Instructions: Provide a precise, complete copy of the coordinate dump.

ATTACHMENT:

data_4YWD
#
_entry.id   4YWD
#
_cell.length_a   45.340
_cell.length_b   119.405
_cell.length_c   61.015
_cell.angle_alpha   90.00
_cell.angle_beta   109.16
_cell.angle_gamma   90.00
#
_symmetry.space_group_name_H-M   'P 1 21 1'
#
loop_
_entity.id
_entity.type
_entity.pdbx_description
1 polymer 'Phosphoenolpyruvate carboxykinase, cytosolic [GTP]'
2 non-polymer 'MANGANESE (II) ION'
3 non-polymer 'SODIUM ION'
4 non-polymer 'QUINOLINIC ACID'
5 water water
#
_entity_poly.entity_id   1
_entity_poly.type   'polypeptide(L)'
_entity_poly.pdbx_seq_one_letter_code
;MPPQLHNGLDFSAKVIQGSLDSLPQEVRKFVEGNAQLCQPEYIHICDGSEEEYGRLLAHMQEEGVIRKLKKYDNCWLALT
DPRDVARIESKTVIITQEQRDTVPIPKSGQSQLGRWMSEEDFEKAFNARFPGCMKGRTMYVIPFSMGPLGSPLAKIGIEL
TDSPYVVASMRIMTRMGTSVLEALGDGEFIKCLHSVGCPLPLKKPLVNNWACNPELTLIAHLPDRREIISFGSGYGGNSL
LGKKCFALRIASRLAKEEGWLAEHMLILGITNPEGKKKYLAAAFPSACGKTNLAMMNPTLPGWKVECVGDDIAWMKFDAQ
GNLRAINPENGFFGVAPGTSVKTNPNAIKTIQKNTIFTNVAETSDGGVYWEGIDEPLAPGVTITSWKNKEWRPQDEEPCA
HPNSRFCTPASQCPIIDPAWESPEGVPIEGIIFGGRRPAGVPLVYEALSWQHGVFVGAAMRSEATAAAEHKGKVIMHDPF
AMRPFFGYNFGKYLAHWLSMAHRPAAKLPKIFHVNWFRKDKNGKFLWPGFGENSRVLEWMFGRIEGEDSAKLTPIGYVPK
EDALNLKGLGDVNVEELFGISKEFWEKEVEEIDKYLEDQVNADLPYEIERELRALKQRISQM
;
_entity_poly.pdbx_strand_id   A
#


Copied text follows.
data_4YWD
#
_entry.id   4YWD
#
_cell.length_a   45.340
_cell.length_b   119.405
_cell.length_c   61.015
_cell.angle_alpha   90.00
_cell.angle_beta   109.16
_cell.angle_gamma   90.00
#
_symmetry.space_group_name_H-M   'P 1 21 1'
#
loop_
_entity.id
_entity.type
_entity.pdbx_description
1 polymer 'Phosphoenolpyruvate carboxykinase, cytosolic [GTP]'
2 non-polymer 'MANGANESE (II) ION'
3 non-polymer 'SODIUM ION'
4 non-polymer 'QUINOLINIC ACID'
5 water water
#
_entity_poly.entity_id   1
_entity_poly.type   'polypeptide(L)'
_entity_poly.pdbx_seq_one_letter_code
;MPPQLHNGLDFSAKVIQGSLDSLPQEVRKFVEGNAQLCQPEYIHICDGSEEEYGRLLAHMQEEGVIRKLKKYDNCWLALT
DPRDVARIESKTVIITQEQRDTVPIPKSGQSQLGRWMSEEDFEKAFNARFPGCMKGRTMYVIPFSMGPLGSPLAKIGIEL
TDSPYVVASMRIMTRMGTSVLEALGDGEFIKCLHSVGCPLPLKKPLVNNWACNPELTLIAHLPDRREIISFGSGYGGNSL
LGKKCFALRIASRLAKEEGWLAEHMLILGITNPEGKKKYLAAAFPSACGKTNLAMMNPTLPGWKVECVGDDIAWMKFDAQ
GNLRAINPENGFFGVAPGTSVKTNPNAIKTIQKNTIFTNVAETSDGGVYWEGIDEPLAPGVTITSWKNKEWRPQDEEPCA
HPNSRFCTPASQCPIIDPAWESPEGVPIEGIIFGGRRPAGVPLVYEALSWQHGVFVGAAMRSEATAAAEHKGKVIMHDPF
AMRPFFGYNFGKYLAHWLSMAHRPAAKLPKIFHVNWFRKDKNGKFLWPGFGENSRVLEWMFGRIEGEDSAKLTPIGYVPK
EDALNLKGLGDVNVEELFGISKEFWEKEVEEIDKYLEDQVNADLPYEIERELRALKQRISQM
;
_entity_poly.pdbx_strand_id   A
#